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  • Feature

    As waters rise, coastal megacities like Mumbai face catastrophe

    Each year when the monsoon rain sheets down and the tides swell over coastal Mumbai, Saif shutters his soda shop on Juhu Beach and takes shelter up in the rafters. Still, the water invades through the roof and over the concrete floors, sometimes reaching as high as the freezers full of ice cream.

    For 36-year-old Saif, the coastal megacity’s chronic flooding is stressful. “What would...

    08/15/2018 - 09:30 Climate, Oceans, Sustainability
  • Feature

    Why sea level rise varies from place to place

    In the 20th century, ocean levels rose by a global average of about 14 centimeters, mainly due to melting ice and warming waters. Some coastal areas saw more sea level rise than others. Here’s why:  

    Expanding seawater

    As water heats up, its molecules take up more space, contributing to global sea level rise. Local weather systems can influence that effect. In 2017 scientists reported in...

    08/15/2018 - 09:30 Earth, Oceans, Climate
  • News

    A resurrected gene may protect elephants from cancer

    Elephants rarely succumb to cancer. That’s surprising given how large the animals grow and how long they can live, which should provide more opportunities for cells to morph into cancer cells. A newly described gene that was brought back from the dead may take part in protecting the animals from the disease.

    A deep dive into elephants’ evolutionary history revealed a defunct gene called...

    08/14/2018 - 14:23 Health, Genetics, Animals
  • News

    A new computer program generates eerily realistic fake videos

    “The camera never lies” is a thing of the past.

    A new computer program can manipulate a video such that the person on-screen mirrors the movements and expressions of someone in a different video. Unlike other film-fudging software, this program can tamper with far more than facial expressions. The algorithm, to be presented August 16 at the 2018 SIGGRAPH meeting in Vancouver, also tweaks...

    08/14/2018 - 10:33 Computing, Technology, Science & Society
  • Screentime

    Scientists-turned-students guide viewers through ‘The Most Unknown’

    When pondering the deepest scientific questions — What is time? What is consciousness? Is there life on other worlds? — it helps to have a knowledgeable guide. But not too knowledgeable.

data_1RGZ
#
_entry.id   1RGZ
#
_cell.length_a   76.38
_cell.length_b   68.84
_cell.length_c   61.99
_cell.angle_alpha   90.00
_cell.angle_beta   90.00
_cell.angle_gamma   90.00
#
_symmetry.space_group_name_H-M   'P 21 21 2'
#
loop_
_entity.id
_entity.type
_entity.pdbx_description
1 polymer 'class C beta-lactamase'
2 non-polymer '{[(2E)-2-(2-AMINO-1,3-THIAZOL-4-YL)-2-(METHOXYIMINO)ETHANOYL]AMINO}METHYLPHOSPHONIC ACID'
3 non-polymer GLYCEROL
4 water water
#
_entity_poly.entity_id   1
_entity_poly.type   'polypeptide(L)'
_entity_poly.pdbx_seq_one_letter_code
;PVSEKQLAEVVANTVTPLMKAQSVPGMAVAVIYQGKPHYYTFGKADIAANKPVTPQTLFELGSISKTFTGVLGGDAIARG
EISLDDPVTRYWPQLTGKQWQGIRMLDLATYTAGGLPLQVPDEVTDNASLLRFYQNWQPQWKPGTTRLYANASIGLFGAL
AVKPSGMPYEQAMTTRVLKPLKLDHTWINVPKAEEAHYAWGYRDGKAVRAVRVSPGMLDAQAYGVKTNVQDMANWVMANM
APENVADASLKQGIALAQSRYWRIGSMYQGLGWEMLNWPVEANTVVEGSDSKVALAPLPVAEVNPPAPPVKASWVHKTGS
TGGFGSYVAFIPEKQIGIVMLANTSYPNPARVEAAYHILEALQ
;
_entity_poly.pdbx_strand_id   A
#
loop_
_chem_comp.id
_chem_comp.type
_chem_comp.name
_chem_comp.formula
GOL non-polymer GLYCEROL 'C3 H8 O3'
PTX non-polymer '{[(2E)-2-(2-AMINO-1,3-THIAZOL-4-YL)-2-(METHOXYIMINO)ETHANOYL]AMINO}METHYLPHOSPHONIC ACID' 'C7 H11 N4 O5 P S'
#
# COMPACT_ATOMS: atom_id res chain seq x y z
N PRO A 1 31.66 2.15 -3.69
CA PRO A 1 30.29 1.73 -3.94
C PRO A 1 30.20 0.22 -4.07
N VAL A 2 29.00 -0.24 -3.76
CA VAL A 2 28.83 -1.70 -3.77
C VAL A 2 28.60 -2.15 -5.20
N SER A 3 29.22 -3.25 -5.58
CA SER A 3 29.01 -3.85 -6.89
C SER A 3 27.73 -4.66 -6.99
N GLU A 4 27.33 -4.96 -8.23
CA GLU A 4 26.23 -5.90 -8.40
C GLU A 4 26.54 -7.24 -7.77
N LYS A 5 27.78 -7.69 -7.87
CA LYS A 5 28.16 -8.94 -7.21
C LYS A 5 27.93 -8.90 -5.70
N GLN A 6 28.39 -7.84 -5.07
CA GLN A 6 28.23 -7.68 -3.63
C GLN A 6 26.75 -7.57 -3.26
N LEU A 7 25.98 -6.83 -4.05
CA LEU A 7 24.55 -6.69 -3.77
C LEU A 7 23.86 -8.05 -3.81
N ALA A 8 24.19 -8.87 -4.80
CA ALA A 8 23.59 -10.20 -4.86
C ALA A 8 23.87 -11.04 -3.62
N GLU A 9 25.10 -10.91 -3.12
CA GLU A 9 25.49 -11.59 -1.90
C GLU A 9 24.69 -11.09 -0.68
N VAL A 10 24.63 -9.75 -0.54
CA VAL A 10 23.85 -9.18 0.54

In The Most Unknown, a documentary now available on Netflix, nine scientists perform a research round robin: Each one visits another from an entirely different discipline. Esteemed experts in their own...

    08/14/2018 - 08:00 Science & Society
  • News

    Tiny bits of RNA can trigger pain and itchiness

    Some snippets of RNA can be a real pain.

    A microRNA called miR-30c-5p contributes to nerve pain in rats and people, a new study finds. A different microRNA, miR-711, interacts with a well-known itch-inducing protein to cause itching, a second study concludes. Together, the research highlights the important role that the small pieces of genetic material can play in nerve cell function,...

    08/13/2018 - 14:06 Cells, Physiology, Neuroscience, Genetics
  • Reviews & Previews

    Strange brains offer a glimpse into the mind

    To understand the human brain, take note of the rare, the strange and the downright spooky. That’s the premise of two new books, Unthinkable by science writer Helen Thomson and The Disordered Mind by neuroscientist Eric R. Kandel.

    Both books describe people with minds that don’t work the same way as everyone else’s. These are people who are convinced that they are dead, for instance;...

    08/13/2018 - 09:00 Neuroscience, Mental Health
  • News

    In the animal kingdom, what does it mean to be promiscuous?

    MILWAUKEE — When it comes to the sex lives of animals, scientists have a slate of explicit terms to describe the proclivities of species. But researchers may be playing a little fast and loose with one of those words. Just what sort of activity qualifies an animal as promiscuous?

    A review of almost 350 studies published in scientific journals in 2015 and 2016 found that the label was...

    08/13/2018 - 07:00 Animals, Ecology
  • Science Ticker

    The Parker Solar Probe has launched and is on its way to explore the sun

    NASA’s Parker Solar Probe is officially on its way to the sun.

    After a one-day delay, the probe took off into a dark, cloudy sky over Cape Canaveral, Fla., aboard a Delta IV Heavy rocket at 3:31 a.m. EDT on August 12.

    “Here we go,” said 91-year-old solar physicist Eugene Parker, the spacecraft’s namesake, as he watched the launch. Parker proposed the existence of the solar wind, a...

    08/12/2018 - 08:16 Astronomy
  • News

    The first gene-silencing drug wins FDA approval

    A Nobel Prize–winning discovery — that small double-stranded RNA molecules can silence genes by interrupting the translation of DNA’s instructions into proteins — is finally delivering on its medical promise.

    The first drug that takes advantage of this natural biological process, called RNA interference, was approved August 10 by the U.S. Food and Drug Administration. It targets a rare...

    08/10/2018 - 15:52 Biomedicine, Clinical Trials, Health, Genetics